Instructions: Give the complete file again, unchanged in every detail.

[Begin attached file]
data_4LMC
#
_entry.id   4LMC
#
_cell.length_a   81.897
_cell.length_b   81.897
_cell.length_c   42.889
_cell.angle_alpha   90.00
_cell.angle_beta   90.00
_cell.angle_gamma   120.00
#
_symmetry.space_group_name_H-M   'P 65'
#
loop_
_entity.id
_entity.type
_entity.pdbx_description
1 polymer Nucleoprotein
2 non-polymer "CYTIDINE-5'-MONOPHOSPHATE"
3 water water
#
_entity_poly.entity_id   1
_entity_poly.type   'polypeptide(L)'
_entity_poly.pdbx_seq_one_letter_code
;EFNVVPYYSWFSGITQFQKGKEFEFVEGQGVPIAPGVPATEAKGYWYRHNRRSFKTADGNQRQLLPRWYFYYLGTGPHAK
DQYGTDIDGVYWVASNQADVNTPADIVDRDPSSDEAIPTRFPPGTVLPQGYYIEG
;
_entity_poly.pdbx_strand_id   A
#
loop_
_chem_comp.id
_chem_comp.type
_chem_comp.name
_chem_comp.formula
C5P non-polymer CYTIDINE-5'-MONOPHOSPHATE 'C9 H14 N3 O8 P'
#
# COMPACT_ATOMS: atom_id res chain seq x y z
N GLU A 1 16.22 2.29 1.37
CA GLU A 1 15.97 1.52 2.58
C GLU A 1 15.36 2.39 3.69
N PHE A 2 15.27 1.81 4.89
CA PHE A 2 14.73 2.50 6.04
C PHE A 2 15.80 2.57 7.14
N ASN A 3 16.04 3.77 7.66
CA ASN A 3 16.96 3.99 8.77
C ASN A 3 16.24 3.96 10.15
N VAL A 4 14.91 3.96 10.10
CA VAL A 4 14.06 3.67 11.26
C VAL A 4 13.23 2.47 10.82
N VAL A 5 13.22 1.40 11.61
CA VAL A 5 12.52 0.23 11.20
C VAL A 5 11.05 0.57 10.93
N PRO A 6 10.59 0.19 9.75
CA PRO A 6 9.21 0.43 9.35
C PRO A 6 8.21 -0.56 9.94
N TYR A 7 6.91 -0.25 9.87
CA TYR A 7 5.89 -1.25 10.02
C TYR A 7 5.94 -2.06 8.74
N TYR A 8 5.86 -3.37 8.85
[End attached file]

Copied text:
data_4LMC
#
_entry.id   4LMC
#
_cell.length_a   81.897
_cell.length_b   81.897
_cell.length_c   42.889
_cell.angle_alpha   90.00
_cell.angle_beta   90.00
_cell.angle_gamma   120.00
#
_symmetry.space_group_name_H-M   'P 65'
#
loop_
_entity.id
_entity.type
_entity.pdbx_description
1 polymer Nucleoprotein
2 non-polymer "CYTIDINE-5'-MONOPHOSPHATE"
3 water water
#
_entity_poly.entity_id   1
_entity_poly.type   'polypeptide(L)'
_entity_poly.pdbx_seq_one_letter_code
;EFNVVPYYSWFSGITQFQKGKEFEFVEGQGVPIAPGVPATEAKGYWYRHNRRSFKTADGNQRQLLPRWYFYYLGTGPHAK
DQYGTDIDGVYWVASNQADVNTPADIVDRDPSSDEAIPTRFPPGTVLPQGYYIEG
;
_entity_poly.pdbx_strand_id   A
#
loop_
_chem_comp.id
_chem_comp.type
_chem_comp.name
_chem_comp.formula
C5P non-polymer CYTIDINE-5'-MONOPHOSPHATE 'C9 H14 N3 O8 P'
#
# COMPACT_ATOMS: atom_id res chain seq x y z
N GLU A 1 16.22 2.29 1.37
CA GLU A 1 15.97 1.52 2.58
C GLU A 1 15.36 2.39 3.69
N PHE A 2 15.27 1.81 4.89
CA PHE A 2 14.73 2.50 6.04
C PHE A 2 15.80 2.57 7.14
N ASN A 3 16.04 3.77 7.66
CA ASN A 3 16.96 3.99 8.77
C ASN A 3 16.24 3.96 10.15
N VAL A 4 14.91 3.96 10.10
CA VAL A 4 14.06 3.67 11.26
C VAL A 4 13.23 2.47 10.82
N VAL A 5 13.22 1.40 11.61
CA VAL A 5 12.52 0.23 11.20
C VAL A 5 11.05 0.57 10.93
N PRO A 6 10.59 0.19 9.75
CA PRO A 6 9.21 0.43 9.35
C PRO A 6 8.21 -0.56 9.94
N TYR A 7 6.91 -0.25 9.87
CA TYR A 7 5.89 -1.25 10.02
C TYR A 7 5.94 -2.06 8.74
N TYR A 8 5.86 -3.37 8.85